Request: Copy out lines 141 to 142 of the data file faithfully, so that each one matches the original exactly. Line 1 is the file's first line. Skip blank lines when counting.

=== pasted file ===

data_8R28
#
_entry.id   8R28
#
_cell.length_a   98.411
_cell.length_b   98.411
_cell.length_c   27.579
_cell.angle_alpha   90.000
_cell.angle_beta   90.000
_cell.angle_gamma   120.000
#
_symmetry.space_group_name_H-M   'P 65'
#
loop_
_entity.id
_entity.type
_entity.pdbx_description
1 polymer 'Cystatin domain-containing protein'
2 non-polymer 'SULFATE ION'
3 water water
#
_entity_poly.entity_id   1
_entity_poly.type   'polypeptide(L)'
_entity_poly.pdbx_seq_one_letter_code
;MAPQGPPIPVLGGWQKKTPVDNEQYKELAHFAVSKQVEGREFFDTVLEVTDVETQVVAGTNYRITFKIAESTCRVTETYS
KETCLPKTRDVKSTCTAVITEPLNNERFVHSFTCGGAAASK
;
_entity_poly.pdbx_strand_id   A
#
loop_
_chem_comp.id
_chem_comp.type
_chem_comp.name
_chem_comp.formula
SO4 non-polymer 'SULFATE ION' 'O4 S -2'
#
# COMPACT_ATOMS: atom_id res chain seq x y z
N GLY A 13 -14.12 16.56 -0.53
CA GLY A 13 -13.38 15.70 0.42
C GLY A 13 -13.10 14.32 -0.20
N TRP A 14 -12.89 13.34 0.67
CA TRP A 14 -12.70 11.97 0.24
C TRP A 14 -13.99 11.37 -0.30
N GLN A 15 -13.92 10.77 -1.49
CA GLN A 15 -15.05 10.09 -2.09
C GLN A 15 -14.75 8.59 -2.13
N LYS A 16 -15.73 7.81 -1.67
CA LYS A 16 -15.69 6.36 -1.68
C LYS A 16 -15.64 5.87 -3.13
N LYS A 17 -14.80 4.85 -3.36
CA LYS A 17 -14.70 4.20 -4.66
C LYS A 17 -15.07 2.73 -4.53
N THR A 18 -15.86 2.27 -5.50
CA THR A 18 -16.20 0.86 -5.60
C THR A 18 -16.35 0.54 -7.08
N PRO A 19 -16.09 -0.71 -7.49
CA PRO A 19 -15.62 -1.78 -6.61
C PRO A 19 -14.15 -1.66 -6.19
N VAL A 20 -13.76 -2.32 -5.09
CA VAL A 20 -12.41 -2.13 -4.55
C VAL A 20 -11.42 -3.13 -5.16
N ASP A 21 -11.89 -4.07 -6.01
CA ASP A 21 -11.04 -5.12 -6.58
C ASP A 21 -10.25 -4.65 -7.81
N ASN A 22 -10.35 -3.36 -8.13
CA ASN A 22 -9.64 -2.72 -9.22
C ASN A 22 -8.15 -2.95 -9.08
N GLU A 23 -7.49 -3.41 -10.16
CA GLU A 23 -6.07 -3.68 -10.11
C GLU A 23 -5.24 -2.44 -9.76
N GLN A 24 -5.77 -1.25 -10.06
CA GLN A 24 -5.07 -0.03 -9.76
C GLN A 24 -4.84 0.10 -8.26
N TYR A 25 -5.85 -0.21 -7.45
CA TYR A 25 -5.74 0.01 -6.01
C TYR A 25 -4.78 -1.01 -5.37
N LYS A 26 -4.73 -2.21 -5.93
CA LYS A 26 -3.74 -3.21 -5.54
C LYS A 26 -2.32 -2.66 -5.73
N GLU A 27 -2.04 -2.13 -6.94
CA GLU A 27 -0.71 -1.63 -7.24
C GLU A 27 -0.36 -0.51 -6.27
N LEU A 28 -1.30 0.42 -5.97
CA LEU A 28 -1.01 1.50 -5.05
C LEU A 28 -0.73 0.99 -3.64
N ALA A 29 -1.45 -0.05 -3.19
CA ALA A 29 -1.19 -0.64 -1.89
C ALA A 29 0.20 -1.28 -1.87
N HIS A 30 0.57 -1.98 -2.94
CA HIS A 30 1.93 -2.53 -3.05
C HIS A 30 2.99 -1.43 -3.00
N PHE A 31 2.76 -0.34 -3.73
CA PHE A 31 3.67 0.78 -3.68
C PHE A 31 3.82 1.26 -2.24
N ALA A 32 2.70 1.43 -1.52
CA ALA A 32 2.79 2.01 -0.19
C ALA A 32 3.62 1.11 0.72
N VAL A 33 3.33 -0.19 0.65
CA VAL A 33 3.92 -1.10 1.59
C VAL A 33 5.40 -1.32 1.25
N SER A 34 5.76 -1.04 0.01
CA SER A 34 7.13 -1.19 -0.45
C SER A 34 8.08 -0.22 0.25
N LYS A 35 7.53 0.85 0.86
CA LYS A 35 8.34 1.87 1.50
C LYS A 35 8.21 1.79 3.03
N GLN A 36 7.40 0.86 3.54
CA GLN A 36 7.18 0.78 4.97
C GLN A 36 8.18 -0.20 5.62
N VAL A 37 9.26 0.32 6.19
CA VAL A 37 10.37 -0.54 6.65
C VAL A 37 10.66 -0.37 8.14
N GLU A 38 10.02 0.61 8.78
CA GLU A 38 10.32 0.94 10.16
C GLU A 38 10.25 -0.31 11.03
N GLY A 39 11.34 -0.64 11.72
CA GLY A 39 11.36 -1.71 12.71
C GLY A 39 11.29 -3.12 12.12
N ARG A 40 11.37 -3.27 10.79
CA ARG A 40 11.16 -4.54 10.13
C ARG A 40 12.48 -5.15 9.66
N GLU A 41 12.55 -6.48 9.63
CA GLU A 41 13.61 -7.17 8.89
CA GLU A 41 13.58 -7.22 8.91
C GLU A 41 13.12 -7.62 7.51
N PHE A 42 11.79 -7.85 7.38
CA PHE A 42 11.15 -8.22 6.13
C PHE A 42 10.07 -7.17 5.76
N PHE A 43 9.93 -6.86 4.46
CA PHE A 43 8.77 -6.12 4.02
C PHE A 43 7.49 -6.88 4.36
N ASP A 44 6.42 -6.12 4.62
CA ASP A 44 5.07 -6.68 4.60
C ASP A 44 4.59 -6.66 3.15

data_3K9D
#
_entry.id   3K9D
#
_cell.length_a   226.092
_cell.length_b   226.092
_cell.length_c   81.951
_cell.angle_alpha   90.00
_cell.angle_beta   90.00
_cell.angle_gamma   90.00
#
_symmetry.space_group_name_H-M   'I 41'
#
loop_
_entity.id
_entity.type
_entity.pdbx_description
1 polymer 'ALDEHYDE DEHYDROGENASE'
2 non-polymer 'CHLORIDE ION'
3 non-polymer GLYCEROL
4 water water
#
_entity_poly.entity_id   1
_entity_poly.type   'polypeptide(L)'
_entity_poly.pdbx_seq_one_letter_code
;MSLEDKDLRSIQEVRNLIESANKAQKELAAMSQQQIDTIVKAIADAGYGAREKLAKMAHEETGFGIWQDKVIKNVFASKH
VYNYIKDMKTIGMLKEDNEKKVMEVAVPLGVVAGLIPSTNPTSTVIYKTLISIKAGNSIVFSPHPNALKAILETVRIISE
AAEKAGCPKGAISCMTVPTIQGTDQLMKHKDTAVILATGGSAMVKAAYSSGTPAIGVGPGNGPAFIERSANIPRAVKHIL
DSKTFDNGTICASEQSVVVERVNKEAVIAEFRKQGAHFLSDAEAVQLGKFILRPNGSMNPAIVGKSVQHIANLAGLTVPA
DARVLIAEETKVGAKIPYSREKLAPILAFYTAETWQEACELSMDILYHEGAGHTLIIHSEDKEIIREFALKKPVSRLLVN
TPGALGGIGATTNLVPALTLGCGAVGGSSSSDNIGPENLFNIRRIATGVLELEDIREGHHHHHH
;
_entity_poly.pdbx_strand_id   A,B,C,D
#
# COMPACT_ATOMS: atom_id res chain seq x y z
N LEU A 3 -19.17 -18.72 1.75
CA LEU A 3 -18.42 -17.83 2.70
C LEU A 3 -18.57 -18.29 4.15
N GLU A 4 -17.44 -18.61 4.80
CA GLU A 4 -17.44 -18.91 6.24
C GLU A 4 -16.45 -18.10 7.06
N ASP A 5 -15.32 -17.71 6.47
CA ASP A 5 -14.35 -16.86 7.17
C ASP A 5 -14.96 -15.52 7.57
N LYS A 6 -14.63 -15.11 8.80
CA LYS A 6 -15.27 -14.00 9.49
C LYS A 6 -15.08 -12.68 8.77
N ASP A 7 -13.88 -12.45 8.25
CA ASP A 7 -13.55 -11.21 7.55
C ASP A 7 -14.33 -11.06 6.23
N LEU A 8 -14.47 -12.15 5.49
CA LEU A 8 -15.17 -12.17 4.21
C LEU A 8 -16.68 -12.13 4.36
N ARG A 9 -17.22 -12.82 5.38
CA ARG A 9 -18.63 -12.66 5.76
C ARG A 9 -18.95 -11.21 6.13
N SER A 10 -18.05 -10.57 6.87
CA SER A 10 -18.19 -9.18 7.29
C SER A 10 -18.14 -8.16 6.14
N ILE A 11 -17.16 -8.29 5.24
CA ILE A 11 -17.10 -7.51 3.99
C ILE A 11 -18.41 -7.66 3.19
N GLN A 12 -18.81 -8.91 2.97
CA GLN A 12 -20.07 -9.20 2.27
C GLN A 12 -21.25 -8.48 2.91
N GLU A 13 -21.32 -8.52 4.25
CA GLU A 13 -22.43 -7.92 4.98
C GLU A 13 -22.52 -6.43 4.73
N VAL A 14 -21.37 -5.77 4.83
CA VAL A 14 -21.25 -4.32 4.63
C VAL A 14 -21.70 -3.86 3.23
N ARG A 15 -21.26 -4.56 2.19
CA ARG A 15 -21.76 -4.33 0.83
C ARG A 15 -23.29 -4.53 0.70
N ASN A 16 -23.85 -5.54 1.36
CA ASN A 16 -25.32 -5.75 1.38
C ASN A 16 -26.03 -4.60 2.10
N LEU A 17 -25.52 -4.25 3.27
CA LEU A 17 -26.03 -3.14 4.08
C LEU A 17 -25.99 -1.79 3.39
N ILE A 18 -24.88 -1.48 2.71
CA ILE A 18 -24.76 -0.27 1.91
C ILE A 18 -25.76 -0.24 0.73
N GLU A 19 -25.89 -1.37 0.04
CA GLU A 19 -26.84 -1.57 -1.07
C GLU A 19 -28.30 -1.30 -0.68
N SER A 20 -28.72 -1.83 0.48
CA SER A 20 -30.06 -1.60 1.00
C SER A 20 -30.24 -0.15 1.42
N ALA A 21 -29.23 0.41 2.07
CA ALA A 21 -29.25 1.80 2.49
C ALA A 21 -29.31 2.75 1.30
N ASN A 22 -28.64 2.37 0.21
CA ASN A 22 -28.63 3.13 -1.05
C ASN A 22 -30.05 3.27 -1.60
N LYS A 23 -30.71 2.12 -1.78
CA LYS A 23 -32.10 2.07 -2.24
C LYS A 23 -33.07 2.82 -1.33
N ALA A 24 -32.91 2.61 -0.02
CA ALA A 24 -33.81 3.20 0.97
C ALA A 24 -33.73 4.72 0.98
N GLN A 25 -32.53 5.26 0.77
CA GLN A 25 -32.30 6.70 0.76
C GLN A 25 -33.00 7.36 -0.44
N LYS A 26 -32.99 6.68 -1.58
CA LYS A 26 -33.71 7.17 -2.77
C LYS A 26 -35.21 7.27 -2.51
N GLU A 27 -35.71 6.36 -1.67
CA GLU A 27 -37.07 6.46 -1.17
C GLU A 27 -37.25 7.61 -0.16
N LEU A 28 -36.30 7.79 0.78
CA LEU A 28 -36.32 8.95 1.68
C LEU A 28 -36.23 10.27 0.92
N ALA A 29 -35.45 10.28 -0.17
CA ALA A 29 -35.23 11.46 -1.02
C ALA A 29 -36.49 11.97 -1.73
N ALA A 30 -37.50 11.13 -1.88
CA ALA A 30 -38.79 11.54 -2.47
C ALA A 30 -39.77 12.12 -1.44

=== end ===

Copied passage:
_cell.length_c   81.951
_cell.angle_alpha   90.00